Wondering about the farmers’ protests in India? Read the summary below from The Institute for Agriculture and Trade Policy and other racial and food justice organizations about why the protests are important, including the ability to make a living growing vegetables, rather than animals.
Compassionate Action for Animals signed on to their statement of support that will be delivered to those protesting, joining Food Empowerment Project and others in solidarity. Change in India could help pave the way for a more equitable, compassionate food infrastructure in the United States, as well.
This excerpt from the statement we signed provides more information:
“One of the key demands of the movement is for farmers to receive a Minimum Support Price (MSP) — currently assured for just a few crops — for all produce, including vegetables, which are essential for healthy diets. This would ensure that farmers in India, already burdened by huge debts, receive a fair price for their produce. MSP is the price at which the Indian government also buys staple grains, like wheat and rice, from farmers for its public food programs so that the poor can access subsidized grains.
While the Indian government only procures a small percentage for its food programs, the MSP is a key price signal to other traders in India, and it ensures that farmers receive a fair price for these specific crops. We recognize the role of the U.S. government in creating the conditions that have led to these repressive laws. The U.S. has been a key opponent of India’s limited use of MSP at the World Trade Organization (WTO). The U.S., with Australia, Canada and European allies, has claimed that India’s MSP distorts trade. But, that is not surprising: the U.S. government has been eroding the concept of parity (similar to MSP in India) at home for decades.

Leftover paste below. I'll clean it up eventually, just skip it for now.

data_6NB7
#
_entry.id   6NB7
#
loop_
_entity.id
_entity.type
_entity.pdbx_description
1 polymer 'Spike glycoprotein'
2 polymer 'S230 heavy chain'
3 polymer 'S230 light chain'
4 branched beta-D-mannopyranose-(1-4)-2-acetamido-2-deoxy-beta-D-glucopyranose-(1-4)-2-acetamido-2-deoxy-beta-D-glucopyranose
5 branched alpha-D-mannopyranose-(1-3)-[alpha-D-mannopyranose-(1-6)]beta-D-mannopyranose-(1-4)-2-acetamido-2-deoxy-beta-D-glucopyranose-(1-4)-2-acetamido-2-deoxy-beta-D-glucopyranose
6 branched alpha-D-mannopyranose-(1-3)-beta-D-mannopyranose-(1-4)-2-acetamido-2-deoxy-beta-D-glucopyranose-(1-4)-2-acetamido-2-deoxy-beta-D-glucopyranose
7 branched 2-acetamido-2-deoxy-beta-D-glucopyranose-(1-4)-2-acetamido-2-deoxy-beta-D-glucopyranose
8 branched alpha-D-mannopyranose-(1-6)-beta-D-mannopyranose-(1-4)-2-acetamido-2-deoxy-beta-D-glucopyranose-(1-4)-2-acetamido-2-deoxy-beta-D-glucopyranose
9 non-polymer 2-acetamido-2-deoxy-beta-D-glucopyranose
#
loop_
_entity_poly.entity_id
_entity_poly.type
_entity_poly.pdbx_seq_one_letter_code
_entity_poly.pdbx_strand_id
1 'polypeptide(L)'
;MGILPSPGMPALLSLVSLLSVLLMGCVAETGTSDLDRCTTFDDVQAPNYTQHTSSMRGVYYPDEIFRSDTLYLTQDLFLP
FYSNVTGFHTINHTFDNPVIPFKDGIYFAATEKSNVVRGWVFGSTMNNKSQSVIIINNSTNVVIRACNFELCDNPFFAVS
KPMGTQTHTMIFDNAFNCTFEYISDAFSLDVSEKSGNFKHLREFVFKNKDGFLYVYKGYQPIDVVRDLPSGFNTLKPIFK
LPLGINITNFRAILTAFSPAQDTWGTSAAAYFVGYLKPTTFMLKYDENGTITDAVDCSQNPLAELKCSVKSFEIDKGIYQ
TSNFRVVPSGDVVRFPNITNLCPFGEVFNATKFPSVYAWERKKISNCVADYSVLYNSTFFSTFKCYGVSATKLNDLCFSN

There is an opportunity for the Biden administration to shift U.S. trade policy to allow other countries to support fair markets for their farmers and shift agricultural policy to ensure that our food providers make a living wage. While the U.S. agricultural sector receives inordinately large support compared to many countries, access to that support remains inequitable. In particular, Black, Indigenous, Latino, Asian-Pacific and other people of color producers, who lack secure land tenure and are concentrated in vegetable and small-scale cattle sectors, have been excluded historically. Support flows to larger agribusiness farming operations instead of the independent family farmers whose voices we amplify.
Let us be clear: what the Indian farmers are enduring now happened in the U.S. almost four decades ago. The Reagan era furthered the farm crisis through deliberate federal policy changes, with systematic erosion of parity prices and other deregulatory efforts. “Get big or get out” has been our government’s mantra. Farmers with the means to consolidate have been rewarded for growing monoculture commodities. Tribal nations and traditional producers as well as small farmers who have always practiced or shifted to diversified agroecological farming have effectively been subsidizing the U.S. agriculture sector. It is rare for these food producers to make a living without supplemental income. Unsurprisingly, farm suicides in rural America are 45% higher than the rest of the population.”